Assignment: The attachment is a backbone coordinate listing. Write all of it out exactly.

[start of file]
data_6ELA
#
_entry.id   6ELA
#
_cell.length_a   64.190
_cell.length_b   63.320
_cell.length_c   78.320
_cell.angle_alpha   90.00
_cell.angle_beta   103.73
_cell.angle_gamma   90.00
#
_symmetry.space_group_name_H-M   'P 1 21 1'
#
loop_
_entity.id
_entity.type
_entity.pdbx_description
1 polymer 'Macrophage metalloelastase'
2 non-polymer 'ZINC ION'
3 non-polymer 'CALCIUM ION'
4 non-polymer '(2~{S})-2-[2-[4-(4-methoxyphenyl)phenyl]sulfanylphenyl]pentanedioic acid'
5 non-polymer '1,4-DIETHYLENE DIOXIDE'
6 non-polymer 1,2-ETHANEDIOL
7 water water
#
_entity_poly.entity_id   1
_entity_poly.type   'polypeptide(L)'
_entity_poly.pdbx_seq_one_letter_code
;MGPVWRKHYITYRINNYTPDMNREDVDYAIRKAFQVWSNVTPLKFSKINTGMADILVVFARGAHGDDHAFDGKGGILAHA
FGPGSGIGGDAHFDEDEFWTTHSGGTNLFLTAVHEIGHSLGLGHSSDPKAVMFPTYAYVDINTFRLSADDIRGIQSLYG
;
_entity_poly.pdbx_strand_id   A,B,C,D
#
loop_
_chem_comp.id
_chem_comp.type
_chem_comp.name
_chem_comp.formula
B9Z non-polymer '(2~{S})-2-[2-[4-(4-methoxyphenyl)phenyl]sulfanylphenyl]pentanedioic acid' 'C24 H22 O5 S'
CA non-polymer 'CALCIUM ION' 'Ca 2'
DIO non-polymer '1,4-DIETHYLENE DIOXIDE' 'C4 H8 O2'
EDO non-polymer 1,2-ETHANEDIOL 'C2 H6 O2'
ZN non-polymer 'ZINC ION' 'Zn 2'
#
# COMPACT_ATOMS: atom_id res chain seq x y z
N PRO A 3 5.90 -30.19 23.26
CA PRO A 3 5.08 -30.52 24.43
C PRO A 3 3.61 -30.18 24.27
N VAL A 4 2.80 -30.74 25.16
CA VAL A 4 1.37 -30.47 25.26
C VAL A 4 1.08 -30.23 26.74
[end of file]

data_6ELA
#
_entry.id   6ELA
#
_cell.length_a   64.190
_cell.length_b   63.320
_cell.length_c   78.320
_cell.angle_alpha   90.00
_cell.angle_beta   103.73
_cell.angle_gamma   90.00
#
_symmetry.space_group_name_H-M   'P 1 21 1'
#
loop_
_entity.id
_entity.type
_entity.pdbx_description
1 polymer 'Macrophage metalloelastase'
2 non-polymer 'ZINC ION'
3 non-polymer 'CALCIUM ION'
4 non-polymer '(2~{S})-2-[2-[4-(4-methoxyphenyl)phenyl]sulfanylphenyl]pentanedioic acid'
5 non-polymer '1,4-DIETHYLENE DIOXIDE'
6 non-polymer 1,2-ETHANEDIOL
7 water water
#
_entity_poly.entity_id   1
_entity_poly.type   'polypeptide(L)'
_entity_poly.pdbx_seq_one_letter_code
;MGPVWRKHYITYRINNYTPDMNREDVDYAIRKAFQVWSNVTPLKFSKINTGMADILVVFARGAHGDDHAFDGKGGILAHA
FGPGSGIGGDAHFDEDEFWTTHSGGTNLFLTAVHEIGHSLGLGHSSDPKAVMFPTYAYVDINTFRLSADDIRGIQSLYG
;
_entity_poly.pdbx_strand_id   A,B,C,D
#
loop_
_chem_comp.id
_chem_comp.type
_chem_comp.name
_chem_comp.formula
B9Z non-polymer '(2~{S})-2-[2-[4-(4-methoxyphenyl)phenyl]sulfanylphenyl]pentanedioic acid' 'C24 H22 O5 S'
CA non-polymer 'CALCIUM ION' 'Ca 2'
DIO non-polymer '1,4-DIETHYLENE DIOXIDE' 'C4 H8 O2'
EDO non-polymer 1,2-ETHANEDIOL 'C2 H6 O2'
ZN non-polymer 'ZINC ION' 'Zn 2'
#
# COMPACT_ATOMS: atom_id res chain seq x y z
N PRO A 3 5.90 -30.19 23.26
CA PRO A 3 5.08 -30.52 24.43
C PRO A 3 3.61 -30.18 24.27
N VAL A 4 2.80 -30.74 25.16
CA VAL A 4 1.37 -30.47 25.26
C VAL A 4 1.08 -30.23 26.74